Nielsen: Smartphone ownership rates clash over age, income

Nielsen: Smartphone ownership rates clash over age, income

Summary: Your age and your income have probably determined whether or not you own a smartphone, according to a new report.


Based on age alone, it would not be news that younger consumers are much more likely to own a smartphone than older consumers. But when you throw income into the equation, it becomes a completely different story.

To start off, overall smartphone penetration stood around 48 percent domestically by the end of January, according to a new report from Nielsen Wire.

The age group with the highest levels of smartphone ownership was the 24 to 34-year-old demographic with 66 percent of respondents acknowledging that they own a smartphone. In fact, 8 out of 10 people in this group got them in the last three months.

However, when income was taken into account, consumers between the ages of 55 and 64 with salaries of over $100,000 per year made up the difference and were almost as likely as those in the 35 to 44 year age group making only $35,000 to $75,000 annually.

Smartphones aren't really cheap commodities. On average, they cost $199 with the requirement of a two-year service agreement, data plans, and more. That can add up to several hundreds of dollars extra within a few months.

If you don't want to deal with all of that, then you have to fork over around $599 or $699 for an unsubsidized device -- and then you still have to pay for some kind of service plan (pay-as-you-go, etc.) afterwards.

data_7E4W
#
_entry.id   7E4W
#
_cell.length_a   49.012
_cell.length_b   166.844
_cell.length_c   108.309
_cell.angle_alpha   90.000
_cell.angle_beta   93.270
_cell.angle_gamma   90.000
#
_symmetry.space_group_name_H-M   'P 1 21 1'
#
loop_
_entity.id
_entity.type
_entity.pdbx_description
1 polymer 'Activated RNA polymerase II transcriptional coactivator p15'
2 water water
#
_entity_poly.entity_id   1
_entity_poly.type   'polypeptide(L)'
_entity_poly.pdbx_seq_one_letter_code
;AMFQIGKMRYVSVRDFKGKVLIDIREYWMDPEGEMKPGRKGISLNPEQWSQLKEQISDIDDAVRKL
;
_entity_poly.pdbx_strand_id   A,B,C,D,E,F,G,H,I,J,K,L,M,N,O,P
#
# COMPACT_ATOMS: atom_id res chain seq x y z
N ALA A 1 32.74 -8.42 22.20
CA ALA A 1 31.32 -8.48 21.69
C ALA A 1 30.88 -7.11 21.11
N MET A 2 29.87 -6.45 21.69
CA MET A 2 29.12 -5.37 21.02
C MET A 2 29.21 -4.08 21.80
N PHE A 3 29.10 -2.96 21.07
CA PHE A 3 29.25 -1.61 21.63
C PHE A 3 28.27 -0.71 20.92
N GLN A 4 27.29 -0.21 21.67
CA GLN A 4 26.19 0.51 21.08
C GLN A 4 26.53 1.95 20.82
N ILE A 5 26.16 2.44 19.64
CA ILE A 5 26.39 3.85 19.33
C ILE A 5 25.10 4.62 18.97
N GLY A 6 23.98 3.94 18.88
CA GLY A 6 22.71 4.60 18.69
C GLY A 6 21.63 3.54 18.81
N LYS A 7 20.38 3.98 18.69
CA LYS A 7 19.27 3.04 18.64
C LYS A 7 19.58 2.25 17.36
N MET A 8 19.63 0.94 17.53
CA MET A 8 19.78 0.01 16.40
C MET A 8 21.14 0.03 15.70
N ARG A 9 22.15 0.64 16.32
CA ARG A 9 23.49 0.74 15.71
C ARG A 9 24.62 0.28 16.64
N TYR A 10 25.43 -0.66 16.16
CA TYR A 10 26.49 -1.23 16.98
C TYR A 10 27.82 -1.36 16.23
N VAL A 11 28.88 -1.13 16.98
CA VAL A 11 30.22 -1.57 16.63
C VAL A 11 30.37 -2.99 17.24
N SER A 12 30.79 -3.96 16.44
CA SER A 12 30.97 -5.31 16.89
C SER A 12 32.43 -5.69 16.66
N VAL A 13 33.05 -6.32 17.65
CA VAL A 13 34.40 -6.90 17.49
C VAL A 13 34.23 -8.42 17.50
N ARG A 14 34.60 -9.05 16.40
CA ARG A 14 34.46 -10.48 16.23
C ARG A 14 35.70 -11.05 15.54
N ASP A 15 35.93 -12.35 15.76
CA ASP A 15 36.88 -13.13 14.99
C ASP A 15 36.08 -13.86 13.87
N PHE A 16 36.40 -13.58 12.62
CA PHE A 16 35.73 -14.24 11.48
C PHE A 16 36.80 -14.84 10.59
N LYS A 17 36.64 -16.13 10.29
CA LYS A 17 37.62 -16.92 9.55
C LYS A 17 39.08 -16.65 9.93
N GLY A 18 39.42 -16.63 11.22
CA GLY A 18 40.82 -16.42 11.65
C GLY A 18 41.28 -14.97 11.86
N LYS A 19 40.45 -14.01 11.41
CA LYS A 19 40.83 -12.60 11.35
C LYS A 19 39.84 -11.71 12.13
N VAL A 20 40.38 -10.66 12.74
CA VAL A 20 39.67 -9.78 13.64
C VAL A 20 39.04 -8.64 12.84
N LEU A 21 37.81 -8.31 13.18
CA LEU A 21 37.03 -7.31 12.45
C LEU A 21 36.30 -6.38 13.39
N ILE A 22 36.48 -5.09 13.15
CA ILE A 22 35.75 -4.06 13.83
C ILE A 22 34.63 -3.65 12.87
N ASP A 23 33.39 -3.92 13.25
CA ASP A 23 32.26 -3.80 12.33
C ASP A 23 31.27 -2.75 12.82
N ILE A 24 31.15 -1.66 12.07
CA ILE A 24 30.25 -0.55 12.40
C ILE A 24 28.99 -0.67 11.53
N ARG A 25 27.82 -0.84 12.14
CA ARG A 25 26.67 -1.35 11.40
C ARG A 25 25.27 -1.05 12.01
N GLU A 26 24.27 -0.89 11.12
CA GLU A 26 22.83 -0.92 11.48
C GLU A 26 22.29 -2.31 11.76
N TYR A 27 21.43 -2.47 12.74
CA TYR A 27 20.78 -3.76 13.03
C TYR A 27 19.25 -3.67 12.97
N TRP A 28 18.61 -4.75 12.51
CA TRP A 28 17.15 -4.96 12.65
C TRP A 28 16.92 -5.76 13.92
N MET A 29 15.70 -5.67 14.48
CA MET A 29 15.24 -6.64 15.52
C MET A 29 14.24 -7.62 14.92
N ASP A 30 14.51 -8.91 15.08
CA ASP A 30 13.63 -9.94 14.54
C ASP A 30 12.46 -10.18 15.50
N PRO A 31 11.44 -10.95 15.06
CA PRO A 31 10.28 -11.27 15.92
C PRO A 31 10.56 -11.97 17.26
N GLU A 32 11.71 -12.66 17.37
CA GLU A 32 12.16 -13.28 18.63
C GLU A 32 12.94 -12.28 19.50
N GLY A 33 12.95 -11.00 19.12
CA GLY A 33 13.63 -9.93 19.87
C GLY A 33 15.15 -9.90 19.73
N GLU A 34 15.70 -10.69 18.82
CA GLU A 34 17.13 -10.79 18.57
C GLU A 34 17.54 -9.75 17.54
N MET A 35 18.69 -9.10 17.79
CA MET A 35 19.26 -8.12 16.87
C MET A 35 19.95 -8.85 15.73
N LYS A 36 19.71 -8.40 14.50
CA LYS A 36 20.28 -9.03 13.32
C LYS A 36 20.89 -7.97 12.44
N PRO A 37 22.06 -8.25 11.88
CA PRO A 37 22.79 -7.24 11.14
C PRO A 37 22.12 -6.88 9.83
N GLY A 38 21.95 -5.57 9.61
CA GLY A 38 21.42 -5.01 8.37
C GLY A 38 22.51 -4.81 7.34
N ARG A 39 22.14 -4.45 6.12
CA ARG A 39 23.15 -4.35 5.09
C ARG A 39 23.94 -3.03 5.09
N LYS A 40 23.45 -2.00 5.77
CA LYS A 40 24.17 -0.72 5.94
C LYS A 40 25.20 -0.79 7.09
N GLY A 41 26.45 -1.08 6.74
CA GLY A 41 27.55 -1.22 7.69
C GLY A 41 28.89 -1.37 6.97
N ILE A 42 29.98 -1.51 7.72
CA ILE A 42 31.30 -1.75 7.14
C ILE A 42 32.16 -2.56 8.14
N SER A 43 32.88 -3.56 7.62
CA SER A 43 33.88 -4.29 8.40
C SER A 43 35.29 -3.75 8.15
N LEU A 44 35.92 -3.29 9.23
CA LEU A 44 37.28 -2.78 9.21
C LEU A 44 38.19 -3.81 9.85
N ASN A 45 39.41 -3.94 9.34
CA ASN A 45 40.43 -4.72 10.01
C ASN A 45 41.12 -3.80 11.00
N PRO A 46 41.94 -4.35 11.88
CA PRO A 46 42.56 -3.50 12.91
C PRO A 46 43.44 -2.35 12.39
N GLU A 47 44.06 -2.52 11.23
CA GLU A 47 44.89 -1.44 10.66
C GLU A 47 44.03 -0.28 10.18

Thus, a smartphone is an investment at any age, any income.

But the takeaway point here (especially important to anyone trying to sell these devices, ranging from marketing departments to the developers) would be that younger generations care more about the technology and are more likely to pay a high price regardless of the income, while older generations will probably only pay for these advanced devices if they have the extra income to do so.

For reference, the Nielsen report is based upon the responses of more than 20,000 mobile consumers in the United States who were surveyed in January.

Images via Nielsen Wire


Topics: Smartphones, Hardware, Mobility

Kick off your day with ZDNet's daily email newsletter. It's the freshest tech news and opinion, served hot. Get it.


Log in or register to join the discussion
  • RE: Nielsen: Smartphone ownership rates clash over age, income

    Personally, I refuse to buy a smartphone until one of the carriers (currently on AT&T) come out with an affordable family data plan. I will not pay extra for a data plan that I would rarely (if ever) use myself, but would consider purchasing smartphones for the family (but not at the exorbitant individual data rates!).
  • A large expenditure does not an investment make.

    Just because something is relatively expensive does not make it an investment. Investments are supposed to provide a return on the capital, which smartphones will not in and of themselves do.<br><br>G U C C I products cost a fair bit of money, but they are not investments.
    • Just like the Franklin Mint

      There are exceptions, of course. You could buy a Lumia phone now with the intention of selling it on eBay at collectors prices after Nokia goes belly-up.
      Robert Hahn
    • Not true

      If you provide onsite service, maybe you buy a van. The van does not provide a direct return. You're not a taxi, but you list it as capital and amortize it anyway, because you need it to do your job.

      The ads they showed a few years ago where a gaggle of suits wander into a meeting, and only the guy that can access the info on his smartphone may seem silly, but it's true. The guy with the answer wins.

      Personally, I used an android tablet to setup an environment for conformance testing. That testing cost about $1,000 and hour and I shaved four hours off of setup. That tablet paid for itself in its first week.
  • RE: Nielsen: Smartphone ownership rates clash over age, income

    Your age and your income have probably determined whether or not you own a Ferrari, according to a new report.

    No kidding.